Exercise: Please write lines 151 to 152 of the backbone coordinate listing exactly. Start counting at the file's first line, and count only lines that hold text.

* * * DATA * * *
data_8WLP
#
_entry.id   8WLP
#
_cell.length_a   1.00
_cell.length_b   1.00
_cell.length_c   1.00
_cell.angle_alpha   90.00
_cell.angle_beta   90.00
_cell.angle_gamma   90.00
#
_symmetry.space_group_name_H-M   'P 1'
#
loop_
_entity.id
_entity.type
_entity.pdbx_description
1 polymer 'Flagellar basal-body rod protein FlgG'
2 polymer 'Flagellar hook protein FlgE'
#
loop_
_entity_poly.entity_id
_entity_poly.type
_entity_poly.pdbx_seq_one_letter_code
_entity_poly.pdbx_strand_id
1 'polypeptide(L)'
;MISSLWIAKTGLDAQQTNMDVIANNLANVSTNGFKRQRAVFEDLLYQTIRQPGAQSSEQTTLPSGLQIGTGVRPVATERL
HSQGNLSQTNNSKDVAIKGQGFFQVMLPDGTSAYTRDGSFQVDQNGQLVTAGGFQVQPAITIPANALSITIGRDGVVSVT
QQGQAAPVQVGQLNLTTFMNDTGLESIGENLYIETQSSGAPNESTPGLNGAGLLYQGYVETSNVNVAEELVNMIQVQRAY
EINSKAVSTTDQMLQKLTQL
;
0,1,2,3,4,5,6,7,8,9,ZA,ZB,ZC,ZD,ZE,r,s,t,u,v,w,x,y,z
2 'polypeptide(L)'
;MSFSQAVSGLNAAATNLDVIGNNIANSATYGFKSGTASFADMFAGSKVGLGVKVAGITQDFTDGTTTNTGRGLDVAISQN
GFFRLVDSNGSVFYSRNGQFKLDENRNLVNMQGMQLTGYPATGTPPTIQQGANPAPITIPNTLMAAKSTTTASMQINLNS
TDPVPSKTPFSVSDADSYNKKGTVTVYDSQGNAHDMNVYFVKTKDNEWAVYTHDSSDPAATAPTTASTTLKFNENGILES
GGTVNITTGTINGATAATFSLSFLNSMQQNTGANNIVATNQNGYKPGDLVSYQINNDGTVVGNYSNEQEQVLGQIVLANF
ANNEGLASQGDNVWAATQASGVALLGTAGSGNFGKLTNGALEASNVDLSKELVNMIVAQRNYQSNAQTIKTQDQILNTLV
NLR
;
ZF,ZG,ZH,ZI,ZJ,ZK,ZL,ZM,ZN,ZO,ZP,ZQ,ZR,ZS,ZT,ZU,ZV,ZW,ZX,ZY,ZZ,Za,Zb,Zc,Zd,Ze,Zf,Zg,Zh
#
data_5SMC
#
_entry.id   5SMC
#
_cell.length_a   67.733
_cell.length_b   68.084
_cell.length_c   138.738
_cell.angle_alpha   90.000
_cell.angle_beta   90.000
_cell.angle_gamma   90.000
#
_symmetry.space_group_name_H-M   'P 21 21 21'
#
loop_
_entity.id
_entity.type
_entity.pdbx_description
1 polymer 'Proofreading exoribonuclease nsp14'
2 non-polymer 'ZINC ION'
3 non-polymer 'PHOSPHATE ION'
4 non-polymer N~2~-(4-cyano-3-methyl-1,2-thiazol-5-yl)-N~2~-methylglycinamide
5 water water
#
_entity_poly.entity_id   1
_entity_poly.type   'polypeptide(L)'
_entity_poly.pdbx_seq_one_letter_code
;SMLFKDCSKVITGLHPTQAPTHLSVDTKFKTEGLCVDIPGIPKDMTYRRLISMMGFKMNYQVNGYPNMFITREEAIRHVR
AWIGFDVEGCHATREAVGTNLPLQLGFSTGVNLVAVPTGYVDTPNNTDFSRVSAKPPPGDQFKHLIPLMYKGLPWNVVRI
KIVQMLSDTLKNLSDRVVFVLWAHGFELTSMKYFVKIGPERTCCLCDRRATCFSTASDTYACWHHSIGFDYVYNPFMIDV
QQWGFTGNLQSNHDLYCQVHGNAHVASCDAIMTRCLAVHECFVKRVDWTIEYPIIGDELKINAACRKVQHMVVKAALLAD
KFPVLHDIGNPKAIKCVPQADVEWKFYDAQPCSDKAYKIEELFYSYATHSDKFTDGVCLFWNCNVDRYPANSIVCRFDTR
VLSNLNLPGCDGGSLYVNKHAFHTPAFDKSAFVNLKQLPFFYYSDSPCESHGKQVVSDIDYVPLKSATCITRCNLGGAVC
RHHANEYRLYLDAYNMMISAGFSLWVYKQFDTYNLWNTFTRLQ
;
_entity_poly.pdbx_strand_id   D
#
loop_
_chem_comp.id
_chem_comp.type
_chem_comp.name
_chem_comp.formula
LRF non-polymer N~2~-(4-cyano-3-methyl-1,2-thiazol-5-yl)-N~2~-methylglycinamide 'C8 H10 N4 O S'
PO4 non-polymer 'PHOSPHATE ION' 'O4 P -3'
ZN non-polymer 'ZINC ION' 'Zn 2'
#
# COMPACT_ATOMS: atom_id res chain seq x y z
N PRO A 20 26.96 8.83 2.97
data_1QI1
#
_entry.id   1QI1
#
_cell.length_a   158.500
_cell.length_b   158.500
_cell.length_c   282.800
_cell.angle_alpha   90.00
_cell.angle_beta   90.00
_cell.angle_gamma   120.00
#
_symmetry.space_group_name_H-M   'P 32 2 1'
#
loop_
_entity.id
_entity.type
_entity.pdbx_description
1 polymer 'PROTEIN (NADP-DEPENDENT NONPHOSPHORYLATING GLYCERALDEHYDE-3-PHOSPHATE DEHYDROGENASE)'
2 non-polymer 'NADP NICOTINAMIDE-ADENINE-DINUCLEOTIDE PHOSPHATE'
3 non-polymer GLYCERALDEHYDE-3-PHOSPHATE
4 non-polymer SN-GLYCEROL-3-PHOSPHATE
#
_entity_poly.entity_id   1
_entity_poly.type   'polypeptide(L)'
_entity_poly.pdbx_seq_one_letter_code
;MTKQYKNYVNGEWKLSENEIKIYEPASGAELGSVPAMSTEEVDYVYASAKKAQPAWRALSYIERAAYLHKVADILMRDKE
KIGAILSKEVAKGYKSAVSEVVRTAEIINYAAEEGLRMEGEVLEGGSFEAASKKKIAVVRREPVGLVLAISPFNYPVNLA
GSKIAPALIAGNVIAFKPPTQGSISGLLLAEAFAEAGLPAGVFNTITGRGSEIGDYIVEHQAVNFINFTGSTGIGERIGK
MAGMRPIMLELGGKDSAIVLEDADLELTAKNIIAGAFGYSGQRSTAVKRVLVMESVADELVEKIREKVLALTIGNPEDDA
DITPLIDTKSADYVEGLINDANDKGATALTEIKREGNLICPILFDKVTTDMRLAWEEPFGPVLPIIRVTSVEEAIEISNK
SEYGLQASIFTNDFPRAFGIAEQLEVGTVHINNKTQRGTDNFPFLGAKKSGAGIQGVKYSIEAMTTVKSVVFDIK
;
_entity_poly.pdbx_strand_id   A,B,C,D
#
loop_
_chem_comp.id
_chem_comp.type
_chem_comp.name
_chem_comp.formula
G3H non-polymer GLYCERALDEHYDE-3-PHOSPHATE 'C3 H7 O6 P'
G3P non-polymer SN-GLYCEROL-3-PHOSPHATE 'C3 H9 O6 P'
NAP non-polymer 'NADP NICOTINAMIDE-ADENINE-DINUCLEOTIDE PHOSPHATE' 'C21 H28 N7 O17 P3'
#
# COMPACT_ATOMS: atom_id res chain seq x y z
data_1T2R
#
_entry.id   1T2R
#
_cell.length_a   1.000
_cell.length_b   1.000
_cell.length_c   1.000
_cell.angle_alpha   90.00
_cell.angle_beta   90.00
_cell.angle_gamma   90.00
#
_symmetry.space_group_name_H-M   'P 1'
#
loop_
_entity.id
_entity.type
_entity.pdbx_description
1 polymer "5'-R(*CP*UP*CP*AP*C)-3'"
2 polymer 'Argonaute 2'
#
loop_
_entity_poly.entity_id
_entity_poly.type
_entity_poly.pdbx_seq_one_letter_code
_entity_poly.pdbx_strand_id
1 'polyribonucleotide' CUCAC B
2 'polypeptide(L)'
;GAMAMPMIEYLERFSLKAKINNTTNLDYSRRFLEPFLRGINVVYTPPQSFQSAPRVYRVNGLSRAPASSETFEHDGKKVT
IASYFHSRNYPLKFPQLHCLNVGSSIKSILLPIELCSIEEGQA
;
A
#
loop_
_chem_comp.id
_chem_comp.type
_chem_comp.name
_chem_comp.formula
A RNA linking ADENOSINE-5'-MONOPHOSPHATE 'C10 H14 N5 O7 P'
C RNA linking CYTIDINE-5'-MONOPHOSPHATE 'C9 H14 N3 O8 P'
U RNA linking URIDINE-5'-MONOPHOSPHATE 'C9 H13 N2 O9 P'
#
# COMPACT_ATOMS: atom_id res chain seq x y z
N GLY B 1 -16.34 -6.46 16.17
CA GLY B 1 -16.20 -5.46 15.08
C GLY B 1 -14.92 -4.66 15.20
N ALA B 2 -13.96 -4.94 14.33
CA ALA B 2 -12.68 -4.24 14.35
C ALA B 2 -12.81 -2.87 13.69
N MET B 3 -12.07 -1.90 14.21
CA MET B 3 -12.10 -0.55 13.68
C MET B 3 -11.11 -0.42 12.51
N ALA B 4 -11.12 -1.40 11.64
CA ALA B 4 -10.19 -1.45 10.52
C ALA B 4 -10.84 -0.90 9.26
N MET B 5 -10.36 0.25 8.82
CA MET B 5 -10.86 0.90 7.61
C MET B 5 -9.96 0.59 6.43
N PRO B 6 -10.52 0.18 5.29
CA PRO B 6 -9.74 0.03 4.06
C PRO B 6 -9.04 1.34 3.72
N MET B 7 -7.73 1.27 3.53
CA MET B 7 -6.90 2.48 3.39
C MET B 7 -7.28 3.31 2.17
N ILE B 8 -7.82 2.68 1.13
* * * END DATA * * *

1 polymer "5'-R(*CP*UP*CP*AP*C)-3'"
2 polymer 'Argonaute 2'